ACT News

Salmonella may have been kiss of death for Canberra restaurant

A restaurant in Dickson that served raw eggs that poisoned 162 people – some of who were celebrating Mother's Day – has quietly closed and been sold.

After a final dinner service on a Saturday night in mid-June, the site of Canberra's largest salmonella outbreak now has its lights turned off and had its furniture boxed up.

In May last year, diners at the Pelle Group's newly-opened Copa Brazilian Churrasco restaurant were served mayonnaise in a potato salad made with bad eggs.

The incident kicked off a 30-person strong investigation by ACT Health, where patrons were interviewed and the venue was monitored. In the end, the investigation pinpointed an egg supplier in Victoria as the culprit. 

At the time, the Canberra Hospital's emergency room was inundated with patients clutching their stomachs suffering from gastroenteritis. Fifteen people were hospitalised and the restaurant made a public apology.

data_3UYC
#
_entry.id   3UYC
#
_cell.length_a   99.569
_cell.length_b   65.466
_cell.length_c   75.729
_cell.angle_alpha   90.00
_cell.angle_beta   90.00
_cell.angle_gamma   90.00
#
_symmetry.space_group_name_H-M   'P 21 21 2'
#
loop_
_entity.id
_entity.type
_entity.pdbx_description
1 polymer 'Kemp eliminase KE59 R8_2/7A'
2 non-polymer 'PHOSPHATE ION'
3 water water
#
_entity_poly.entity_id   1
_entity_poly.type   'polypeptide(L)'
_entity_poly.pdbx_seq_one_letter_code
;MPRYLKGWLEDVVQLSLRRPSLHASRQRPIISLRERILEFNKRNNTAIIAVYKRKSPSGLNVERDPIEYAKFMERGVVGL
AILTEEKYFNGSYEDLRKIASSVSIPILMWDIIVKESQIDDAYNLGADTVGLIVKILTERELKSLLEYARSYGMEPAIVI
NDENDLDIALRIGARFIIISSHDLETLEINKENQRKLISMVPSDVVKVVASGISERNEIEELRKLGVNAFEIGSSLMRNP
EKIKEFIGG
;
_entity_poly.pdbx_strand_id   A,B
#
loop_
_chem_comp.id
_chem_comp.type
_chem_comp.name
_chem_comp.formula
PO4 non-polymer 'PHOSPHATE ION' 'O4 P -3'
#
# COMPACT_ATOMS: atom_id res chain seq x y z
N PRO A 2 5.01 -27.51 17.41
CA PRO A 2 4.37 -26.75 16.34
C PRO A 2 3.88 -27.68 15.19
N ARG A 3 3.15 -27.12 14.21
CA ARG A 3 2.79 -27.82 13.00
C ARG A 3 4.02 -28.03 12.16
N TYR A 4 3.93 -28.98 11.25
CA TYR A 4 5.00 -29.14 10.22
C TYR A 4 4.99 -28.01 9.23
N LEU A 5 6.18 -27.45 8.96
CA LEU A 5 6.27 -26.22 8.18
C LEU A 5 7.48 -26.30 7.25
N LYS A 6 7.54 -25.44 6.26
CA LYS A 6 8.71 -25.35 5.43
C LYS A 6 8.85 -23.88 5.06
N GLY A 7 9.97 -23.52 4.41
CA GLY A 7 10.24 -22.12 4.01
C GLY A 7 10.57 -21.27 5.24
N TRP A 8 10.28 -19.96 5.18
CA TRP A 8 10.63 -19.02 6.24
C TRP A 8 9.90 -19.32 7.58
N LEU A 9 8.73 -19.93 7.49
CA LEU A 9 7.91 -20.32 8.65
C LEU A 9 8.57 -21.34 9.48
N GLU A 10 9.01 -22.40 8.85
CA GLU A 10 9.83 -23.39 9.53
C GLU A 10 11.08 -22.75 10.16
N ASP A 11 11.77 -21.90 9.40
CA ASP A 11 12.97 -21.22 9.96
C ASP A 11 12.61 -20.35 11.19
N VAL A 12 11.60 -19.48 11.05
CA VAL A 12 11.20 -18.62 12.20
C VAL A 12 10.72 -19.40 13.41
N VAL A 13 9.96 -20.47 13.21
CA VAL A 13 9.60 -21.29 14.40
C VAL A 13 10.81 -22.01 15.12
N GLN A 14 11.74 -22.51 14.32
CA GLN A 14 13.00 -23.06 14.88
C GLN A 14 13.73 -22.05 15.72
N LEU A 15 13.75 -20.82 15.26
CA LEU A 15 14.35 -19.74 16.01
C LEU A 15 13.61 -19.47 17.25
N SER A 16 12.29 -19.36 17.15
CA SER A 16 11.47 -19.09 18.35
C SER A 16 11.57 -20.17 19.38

The mass poisoning spurred a spate of legal action. In January, one group of 77 diners represented by Canberra law firm Aulich Civil Law, filed papers in the ACT Supreme Court alleging the venue failed to take reasonable precautions for its patrons' health. The civil action was believed to be the largest involving food poisoning in the history of Canberra.

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Another group has now settled with the restaurant's owners. The party of seven recently reached a confidential agreement over damages from food poisoning. A member of that group said he still suffers gastric issues from the incident.

The Pelle Group, a family business, have owned three Italian restaurants called Zeffirelli, all of which have now closed. The last venue in Belconnen closed in February.

The restaurant was run by Joseph Pelle, who hoped to refresh the family's Dickson Zeffirelli pizza outlet with the Brazilian all-you-can-eat barbecue meat theme.

In early June, the restaurant was offering a half price, all-you-can eat banquet for $45 for two people through a deals website. 

Calls made to the restaurant were not returned. The ACT Health Directorate were unable to comment on the matter on Monday afternoon.

An ACT Health spokeswoman suggested that since the egg supplier was in Victoria, the investigation may have been handed over to the Victorian Health Department. Other local businesses in Dickson have reported slower trading conditions this year.

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